SEO, or Search Engine Optimisation is the mystic – or so the ‘gurus’ will have you believe – art of ensuring your website’s content is found organically by search engines and clambers to the top of search results. To clarify, when I say search engines, the efforts of SEO experts are generally focused on one search engine, the omnipresent Google. This is understandable as the SEO industry was born alongside Google and like the Pilot fish, has been swimming alongside, feeding off its oblivious benefactor ever since.
But has Google switched direction leaving the SEO experts out in the cold(water)? This may sound like a statement to bait a response – sorry I’ll leave the fish analogy here – but try typing ‘mobile phone’ into Google and what do you see? It’s probably something like this:
This is a screenshot from my desktop PC. The area inside the black tint is the full extent of a browser maximised for a typical 1024 x 768 screen, the green speech bubble is from the first organic result after web-traffic giant wikipedia which is nearly always going to appear first.
What this example shows is that three quarters of the available content space is devoted to ads. The organic – or non paid – links start appearing way down the page, below the initially visible screen real estate! This is fine if your digital marketing strategy is to ‘hope-users-ignore-everything-that-first-appears and scroll-down-to-find-your-result’. Good luck with that!
Is this indicative of a move away from organic search listings? Not quite – would you still visit Google if all you got was ads? It’s still going to provide relevant content to users, but the balance has definitely shifted to showing you relevant paid ads over relevant organic results.
The argument that Google is prioritising paid content is enforced if you look at your analytics. In October Google announced that for non Google verified sites it will no longer show you what keywords people used to get to your site organically (here’s a clearer analysis of the announcement). These ‘referer’ links are like gold dust for website owners and provide you with free keyword analysis with which you can further optimise your site.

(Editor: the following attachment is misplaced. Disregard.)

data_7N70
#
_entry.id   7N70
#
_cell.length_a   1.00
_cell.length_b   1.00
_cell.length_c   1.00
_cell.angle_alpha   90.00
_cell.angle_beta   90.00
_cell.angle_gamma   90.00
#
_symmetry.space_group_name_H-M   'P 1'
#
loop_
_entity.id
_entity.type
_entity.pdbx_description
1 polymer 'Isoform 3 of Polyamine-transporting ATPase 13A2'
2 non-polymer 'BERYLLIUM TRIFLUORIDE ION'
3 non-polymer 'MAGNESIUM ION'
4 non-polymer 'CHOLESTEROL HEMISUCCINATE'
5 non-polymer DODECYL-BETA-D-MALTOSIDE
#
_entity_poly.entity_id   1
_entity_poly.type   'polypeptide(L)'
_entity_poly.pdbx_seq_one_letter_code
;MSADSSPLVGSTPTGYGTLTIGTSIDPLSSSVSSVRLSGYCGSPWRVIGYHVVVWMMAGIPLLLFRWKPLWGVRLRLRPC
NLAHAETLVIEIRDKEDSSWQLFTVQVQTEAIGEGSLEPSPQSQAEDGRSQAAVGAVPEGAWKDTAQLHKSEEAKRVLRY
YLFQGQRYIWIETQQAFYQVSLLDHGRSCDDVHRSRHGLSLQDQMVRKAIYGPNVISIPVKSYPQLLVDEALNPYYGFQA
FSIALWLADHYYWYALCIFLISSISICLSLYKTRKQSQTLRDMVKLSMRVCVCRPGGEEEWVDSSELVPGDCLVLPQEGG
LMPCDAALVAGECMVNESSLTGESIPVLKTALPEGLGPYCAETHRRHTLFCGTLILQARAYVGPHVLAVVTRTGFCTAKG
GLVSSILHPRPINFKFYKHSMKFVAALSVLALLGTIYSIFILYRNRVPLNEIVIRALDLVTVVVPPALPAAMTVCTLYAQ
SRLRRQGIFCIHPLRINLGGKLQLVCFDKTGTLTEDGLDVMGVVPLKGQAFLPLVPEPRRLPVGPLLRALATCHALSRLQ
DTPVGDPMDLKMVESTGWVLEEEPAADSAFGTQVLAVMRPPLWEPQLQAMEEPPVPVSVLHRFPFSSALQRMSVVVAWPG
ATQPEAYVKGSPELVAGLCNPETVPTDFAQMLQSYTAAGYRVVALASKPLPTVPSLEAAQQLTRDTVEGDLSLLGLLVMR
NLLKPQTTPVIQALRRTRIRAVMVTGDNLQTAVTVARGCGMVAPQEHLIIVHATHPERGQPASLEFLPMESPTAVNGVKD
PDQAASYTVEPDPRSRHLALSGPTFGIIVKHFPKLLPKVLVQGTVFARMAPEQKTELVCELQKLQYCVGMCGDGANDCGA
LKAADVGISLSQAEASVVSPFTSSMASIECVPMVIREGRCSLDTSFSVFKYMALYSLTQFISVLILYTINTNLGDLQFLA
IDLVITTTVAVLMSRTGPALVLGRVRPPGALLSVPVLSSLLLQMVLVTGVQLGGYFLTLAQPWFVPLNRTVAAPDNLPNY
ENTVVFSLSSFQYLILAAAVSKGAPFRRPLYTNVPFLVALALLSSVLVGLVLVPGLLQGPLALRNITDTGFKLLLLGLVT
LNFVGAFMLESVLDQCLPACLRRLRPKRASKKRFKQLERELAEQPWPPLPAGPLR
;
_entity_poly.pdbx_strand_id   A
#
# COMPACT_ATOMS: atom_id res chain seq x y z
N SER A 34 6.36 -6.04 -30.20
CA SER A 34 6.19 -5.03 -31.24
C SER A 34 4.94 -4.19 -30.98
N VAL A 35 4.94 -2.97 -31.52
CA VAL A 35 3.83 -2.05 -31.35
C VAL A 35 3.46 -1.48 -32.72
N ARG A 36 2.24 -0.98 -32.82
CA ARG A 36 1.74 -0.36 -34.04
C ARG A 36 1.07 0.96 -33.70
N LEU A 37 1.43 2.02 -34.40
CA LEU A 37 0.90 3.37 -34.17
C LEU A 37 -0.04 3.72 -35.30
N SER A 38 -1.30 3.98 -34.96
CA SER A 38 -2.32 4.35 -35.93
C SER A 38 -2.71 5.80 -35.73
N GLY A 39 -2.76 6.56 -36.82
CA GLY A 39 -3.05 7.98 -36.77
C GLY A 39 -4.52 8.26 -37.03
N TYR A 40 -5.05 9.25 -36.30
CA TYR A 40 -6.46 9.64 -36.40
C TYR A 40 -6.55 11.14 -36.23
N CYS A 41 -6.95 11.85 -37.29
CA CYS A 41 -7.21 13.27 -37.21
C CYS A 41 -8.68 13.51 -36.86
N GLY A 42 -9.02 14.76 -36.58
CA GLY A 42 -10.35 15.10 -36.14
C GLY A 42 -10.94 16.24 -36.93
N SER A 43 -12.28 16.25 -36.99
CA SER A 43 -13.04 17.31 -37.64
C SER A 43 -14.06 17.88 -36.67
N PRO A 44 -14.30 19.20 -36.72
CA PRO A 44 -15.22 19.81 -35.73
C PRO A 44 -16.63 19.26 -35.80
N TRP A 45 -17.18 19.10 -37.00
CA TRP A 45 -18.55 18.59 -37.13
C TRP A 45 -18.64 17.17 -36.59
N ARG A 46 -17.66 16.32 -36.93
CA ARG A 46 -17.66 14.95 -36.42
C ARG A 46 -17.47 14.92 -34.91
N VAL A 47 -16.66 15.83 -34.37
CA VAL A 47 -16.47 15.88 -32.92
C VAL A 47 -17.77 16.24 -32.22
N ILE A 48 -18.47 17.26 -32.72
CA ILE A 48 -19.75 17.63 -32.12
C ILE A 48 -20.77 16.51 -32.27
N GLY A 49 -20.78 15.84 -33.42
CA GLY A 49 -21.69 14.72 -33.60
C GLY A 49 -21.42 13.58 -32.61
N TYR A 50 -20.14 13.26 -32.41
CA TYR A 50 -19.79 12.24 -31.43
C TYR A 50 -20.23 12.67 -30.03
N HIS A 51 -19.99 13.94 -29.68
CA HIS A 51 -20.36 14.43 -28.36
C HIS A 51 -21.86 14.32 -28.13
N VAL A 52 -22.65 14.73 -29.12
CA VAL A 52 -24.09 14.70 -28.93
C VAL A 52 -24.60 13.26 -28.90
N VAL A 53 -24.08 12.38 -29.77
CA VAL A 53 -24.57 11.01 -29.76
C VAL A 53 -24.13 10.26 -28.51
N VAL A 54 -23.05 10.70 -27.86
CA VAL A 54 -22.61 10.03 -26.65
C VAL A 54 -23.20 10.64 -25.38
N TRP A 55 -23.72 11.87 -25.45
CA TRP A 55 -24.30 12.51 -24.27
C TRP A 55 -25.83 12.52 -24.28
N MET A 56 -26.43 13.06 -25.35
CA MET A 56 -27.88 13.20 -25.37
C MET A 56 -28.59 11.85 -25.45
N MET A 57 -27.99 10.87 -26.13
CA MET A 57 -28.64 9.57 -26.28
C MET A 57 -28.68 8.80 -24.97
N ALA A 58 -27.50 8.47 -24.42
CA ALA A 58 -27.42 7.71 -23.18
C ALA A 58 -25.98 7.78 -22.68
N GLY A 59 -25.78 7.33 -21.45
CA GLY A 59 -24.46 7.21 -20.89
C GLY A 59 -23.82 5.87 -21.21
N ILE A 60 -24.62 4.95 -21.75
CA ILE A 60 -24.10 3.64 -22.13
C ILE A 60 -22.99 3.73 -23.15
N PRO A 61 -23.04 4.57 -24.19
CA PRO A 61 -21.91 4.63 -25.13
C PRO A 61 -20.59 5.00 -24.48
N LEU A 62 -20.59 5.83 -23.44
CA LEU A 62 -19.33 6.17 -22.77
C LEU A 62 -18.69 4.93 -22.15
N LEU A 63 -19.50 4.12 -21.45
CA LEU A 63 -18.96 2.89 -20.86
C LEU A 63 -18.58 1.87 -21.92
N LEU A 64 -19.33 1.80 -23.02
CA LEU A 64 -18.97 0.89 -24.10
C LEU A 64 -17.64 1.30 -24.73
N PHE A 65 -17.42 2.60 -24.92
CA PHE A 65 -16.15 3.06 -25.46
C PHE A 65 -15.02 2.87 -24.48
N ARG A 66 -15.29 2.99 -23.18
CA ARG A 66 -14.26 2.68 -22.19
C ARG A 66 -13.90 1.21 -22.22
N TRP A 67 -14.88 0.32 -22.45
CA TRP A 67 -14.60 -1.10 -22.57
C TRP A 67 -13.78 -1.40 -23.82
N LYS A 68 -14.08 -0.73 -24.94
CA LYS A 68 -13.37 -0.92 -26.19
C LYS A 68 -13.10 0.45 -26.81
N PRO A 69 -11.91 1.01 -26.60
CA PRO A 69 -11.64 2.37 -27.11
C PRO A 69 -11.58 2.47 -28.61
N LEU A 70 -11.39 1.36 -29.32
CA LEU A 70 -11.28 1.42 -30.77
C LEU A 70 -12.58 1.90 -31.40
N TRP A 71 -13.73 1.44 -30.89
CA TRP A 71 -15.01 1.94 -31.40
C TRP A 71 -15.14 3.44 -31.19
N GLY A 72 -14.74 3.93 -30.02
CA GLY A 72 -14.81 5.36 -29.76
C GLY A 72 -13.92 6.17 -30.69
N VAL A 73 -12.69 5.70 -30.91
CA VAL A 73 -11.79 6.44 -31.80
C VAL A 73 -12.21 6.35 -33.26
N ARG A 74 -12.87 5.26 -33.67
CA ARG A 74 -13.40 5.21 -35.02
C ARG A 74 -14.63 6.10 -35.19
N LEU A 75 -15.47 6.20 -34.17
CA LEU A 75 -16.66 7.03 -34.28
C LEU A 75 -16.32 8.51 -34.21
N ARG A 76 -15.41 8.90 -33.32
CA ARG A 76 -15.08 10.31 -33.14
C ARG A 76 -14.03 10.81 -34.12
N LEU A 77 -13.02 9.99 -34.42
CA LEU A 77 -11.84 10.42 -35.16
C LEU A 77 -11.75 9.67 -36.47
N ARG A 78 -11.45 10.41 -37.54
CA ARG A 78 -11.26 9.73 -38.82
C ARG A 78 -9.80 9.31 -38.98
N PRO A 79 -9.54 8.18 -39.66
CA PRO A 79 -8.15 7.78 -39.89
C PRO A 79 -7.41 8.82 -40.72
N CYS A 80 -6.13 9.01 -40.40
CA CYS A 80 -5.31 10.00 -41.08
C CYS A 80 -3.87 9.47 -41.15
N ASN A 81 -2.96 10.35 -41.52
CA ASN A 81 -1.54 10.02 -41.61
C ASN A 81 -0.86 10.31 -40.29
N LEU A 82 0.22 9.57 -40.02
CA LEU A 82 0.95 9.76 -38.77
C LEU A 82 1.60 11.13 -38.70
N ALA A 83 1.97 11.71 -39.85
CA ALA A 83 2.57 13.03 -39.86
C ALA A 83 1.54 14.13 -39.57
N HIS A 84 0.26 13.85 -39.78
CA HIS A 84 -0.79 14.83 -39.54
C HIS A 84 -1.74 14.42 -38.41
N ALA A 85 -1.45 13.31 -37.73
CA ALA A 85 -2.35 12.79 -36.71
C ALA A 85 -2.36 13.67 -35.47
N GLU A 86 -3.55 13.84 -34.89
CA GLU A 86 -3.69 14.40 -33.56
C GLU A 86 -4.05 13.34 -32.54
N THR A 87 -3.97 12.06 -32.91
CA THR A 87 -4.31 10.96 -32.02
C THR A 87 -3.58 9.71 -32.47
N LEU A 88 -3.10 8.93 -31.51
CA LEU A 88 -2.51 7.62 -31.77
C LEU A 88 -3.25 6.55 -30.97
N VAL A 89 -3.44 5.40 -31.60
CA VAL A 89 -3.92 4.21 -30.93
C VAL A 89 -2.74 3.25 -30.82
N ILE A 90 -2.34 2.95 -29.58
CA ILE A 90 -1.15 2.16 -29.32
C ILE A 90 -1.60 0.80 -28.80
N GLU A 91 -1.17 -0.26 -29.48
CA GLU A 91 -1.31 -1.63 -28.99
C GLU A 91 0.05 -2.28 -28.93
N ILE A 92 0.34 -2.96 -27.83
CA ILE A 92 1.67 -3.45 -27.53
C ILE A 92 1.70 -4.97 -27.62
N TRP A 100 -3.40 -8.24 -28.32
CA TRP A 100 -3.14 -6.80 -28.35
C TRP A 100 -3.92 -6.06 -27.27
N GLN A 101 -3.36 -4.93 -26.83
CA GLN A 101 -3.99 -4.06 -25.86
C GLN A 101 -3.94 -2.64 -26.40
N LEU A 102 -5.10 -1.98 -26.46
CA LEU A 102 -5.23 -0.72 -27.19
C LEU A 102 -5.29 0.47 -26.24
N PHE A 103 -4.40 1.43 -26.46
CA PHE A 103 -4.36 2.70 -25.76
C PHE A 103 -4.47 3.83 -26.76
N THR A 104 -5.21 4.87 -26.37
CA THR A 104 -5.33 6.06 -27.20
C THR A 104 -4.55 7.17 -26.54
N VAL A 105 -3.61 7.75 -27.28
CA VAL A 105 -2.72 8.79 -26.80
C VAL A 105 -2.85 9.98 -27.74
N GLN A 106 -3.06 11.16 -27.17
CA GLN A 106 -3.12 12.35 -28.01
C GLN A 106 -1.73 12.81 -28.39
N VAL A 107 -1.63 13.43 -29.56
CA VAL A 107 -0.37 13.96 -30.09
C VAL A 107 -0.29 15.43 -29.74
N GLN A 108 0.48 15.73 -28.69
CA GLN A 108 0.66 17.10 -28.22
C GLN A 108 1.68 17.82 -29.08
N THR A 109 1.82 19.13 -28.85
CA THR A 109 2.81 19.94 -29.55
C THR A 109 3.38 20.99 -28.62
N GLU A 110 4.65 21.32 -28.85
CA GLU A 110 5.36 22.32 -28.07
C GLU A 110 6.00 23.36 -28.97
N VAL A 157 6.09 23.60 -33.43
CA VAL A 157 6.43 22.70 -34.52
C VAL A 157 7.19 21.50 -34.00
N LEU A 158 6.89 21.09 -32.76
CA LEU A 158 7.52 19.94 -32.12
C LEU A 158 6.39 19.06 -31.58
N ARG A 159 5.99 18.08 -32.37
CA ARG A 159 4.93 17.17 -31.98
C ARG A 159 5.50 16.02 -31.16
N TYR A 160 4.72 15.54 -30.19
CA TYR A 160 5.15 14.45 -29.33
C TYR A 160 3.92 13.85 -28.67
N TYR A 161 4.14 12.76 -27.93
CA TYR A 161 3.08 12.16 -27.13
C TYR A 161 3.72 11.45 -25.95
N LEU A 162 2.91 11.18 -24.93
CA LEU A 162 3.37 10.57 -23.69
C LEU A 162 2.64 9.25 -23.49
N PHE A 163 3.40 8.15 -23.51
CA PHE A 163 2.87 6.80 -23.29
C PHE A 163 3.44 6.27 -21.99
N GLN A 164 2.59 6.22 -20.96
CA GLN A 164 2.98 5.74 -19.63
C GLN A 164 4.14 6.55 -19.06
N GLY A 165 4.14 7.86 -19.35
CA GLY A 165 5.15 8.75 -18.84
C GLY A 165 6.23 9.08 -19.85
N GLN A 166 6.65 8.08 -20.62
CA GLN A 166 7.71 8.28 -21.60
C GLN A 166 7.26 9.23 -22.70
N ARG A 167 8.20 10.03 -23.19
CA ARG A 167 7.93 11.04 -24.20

Returning to the original premise. Is SEO a waste of time? Well, if your product or service is in a saturated or crowded market, and if you’re relying on your website’s organic performance in Google search results to drive business then there’s a good chance the answer is yes.
However, the good news, for the moment, is that SEO for organic traffic is still worth pursuing if your product or service is not in a fiercely competitive market. From my tests, search results for non saturated markets attract fewer, or no ads leaving plenty of space for your business listing to compete organically. A good SEO strategy will keep your content fresh, which will always appeal to customers and encourage repeat visits to your site. Additionally, if you buy keyword based ads with Google, the cost of your ads is in part determined by the relevance of the content on your website.
Moving forward, to me it seems that to ensure your business gets found online you will soon need to widen your focus. Worry less about your placement in organic search results and start budgeting for keyword based ads. With Google starting to withdraw the freebies, the ad space is going to get more competitive. Unless you’ve Apple’s cash pile this means that the stakes are raised for every dollar of your online advertising budget. Keyword analysis, online copy-writing, integrated marketing strategy and media expertise – to place, monitor and optimise the ads – are all going to be more important.
The free ride is coming to an end.